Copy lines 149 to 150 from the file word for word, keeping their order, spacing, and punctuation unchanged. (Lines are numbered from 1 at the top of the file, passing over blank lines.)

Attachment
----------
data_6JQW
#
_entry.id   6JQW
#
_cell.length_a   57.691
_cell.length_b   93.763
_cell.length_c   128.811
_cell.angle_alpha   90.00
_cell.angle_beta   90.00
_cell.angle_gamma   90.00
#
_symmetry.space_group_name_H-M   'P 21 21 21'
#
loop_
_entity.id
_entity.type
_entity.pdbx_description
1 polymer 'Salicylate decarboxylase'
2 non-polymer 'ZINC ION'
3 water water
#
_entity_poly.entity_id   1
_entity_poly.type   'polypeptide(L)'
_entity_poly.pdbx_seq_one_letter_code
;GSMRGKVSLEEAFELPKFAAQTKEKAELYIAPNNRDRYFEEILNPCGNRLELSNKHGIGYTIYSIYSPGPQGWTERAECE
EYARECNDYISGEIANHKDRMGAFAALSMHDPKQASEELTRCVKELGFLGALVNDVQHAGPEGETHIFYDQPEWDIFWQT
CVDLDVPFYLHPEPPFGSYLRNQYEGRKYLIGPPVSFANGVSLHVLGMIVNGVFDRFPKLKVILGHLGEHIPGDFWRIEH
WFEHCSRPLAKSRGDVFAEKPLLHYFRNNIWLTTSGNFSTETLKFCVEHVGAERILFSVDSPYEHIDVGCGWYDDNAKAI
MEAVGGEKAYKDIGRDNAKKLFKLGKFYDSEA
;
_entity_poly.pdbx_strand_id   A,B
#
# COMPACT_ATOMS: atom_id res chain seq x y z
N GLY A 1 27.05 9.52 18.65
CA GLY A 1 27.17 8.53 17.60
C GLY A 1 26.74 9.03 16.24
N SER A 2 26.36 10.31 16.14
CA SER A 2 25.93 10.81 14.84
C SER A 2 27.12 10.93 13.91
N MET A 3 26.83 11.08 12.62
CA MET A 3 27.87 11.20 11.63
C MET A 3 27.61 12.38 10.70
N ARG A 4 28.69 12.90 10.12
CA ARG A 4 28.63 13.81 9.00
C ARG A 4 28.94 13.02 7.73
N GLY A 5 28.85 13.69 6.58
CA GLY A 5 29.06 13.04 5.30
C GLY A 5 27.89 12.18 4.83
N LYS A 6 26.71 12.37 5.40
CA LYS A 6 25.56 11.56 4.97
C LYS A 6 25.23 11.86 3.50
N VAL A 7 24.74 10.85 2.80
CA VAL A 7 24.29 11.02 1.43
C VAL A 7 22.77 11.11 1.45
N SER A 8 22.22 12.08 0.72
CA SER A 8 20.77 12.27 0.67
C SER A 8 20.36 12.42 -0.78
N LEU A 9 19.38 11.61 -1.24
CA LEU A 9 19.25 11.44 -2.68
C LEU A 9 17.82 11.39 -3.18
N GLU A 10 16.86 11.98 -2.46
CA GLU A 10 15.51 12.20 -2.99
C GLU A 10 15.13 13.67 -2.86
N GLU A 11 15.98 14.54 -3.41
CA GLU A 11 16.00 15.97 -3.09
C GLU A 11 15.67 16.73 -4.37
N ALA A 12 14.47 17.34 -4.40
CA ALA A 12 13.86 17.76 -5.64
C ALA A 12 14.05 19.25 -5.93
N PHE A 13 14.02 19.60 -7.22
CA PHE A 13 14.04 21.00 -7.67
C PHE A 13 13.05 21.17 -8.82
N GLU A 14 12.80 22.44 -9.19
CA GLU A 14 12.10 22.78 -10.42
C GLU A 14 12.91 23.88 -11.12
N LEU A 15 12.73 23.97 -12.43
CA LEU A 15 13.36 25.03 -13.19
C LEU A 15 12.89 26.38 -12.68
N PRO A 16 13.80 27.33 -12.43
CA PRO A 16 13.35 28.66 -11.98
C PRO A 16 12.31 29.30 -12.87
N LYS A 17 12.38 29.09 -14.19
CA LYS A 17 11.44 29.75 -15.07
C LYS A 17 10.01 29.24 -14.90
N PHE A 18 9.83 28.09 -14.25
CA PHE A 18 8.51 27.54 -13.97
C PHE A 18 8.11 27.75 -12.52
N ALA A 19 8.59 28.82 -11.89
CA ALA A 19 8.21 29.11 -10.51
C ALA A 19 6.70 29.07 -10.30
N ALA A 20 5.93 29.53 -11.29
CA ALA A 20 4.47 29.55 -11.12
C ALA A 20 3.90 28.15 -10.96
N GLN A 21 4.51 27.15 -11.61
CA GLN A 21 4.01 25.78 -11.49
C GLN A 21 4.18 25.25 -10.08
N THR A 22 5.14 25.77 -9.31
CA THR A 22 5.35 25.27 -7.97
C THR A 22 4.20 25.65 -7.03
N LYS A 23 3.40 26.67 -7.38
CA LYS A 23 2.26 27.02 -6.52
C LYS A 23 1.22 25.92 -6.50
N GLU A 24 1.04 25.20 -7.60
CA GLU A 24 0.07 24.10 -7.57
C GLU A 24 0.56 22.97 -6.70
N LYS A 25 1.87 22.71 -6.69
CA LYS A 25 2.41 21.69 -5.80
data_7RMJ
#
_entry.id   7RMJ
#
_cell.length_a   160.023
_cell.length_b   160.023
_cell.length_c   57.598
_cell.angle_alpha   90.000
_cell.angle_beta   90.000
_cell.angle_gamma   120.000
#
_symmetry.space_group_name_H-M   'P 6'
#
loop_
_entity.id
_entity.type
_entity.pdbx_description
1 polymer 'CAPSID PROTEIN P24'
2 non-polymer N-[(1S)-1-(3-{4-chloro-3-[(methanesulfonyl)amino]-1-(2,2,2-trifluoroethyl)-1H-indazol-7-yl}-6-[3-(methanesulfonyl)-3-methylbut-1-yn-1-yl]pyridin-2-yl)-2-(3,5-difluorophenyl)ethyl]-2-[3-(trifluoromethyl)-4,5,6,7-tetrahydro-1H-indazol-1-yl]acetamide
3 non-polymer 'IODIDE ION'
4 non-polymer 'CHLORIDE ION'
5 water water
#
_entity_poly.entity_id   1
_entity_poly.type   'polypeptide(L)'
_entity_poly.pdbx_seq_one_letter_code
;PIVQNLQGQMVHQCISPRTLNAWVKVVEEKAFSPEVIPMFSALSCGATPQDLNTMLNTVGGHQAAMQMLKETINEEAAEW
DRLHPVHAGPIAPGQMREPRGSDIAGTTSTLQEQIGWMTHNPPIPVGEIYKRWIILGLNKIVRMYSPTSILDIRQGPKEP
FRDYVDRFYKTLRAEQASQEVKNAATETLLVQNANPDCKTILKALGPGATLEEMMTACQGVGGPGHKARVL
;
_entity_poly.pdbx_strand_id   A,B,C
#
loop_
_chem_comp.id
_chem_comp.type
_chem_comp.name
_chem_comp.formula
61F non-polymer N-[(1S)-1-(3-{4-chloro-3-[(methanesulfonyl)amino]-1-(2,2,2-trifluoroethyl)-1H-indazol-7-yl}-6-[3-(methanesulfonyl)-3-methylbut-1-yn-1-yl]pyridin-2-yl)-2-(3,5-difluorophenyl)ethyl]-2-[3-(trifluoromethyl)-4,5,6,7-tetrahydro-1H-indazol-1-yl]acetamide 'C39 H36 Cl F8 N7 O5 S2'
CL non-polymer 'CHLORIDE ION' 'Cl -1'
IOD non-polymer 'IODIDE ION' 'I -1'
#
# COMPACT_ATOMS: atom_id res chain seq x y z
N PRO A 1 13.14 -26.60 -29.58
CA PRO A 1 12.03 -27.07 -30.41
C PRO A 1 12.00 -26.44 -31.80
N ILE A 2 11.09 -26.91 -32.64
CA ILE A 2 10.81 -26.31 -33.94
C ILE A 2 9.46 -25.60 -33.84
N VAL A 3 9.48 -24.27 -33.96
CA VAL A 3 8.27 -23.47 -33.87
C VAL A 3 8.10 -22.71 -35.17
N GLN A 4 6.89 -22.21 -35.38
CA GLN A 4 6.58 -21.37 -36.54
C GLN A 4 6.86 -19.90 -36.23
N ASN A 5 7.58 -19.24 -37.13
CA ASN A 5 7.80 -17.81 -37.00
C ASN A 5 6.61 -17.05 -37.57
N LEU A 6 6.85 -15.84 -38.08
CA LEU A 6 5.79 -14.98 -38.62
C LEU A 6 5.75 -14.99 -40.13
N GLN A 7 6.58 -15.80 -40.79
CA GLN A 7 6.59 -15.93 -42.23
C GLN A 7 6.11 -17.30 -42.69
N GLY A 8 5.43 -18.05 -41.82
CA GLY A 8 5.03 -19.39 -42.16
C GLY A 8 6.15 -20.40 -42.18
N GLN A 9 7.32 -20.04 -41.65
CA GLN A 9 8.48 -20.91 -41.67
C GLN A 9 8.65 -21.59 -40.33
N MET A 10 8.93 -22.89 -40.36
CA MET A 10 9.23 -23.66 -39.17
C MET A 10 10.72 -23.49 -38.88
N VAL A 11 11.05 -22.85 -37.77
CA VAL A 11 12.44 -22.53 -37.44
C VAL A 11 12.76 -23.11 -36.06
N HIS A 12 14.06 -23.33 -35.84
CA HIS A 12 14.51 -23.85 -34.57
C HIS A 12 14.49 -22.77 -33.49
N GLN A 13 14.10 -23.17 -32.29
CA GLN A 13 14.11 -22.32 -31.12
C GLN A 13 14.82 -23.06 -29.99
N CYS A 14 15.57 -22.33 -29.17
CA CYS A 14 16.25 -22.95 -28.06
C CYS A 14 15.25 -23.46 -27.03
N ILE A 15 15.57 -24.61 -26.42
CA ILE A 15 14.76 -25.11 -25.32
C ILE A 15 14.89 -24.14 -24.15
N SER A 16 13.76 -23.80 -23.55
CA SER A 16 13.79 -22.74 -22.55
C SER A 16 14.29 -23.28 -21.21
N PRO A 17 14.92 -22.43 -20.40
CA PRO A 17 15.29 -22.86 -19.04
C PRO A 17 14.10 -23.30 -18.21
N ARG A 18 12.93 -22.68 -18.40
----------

# COMPACT_ATOMS: atom_id res chain seq x y z
N PRO A 1 13.14 -26.60 -29.58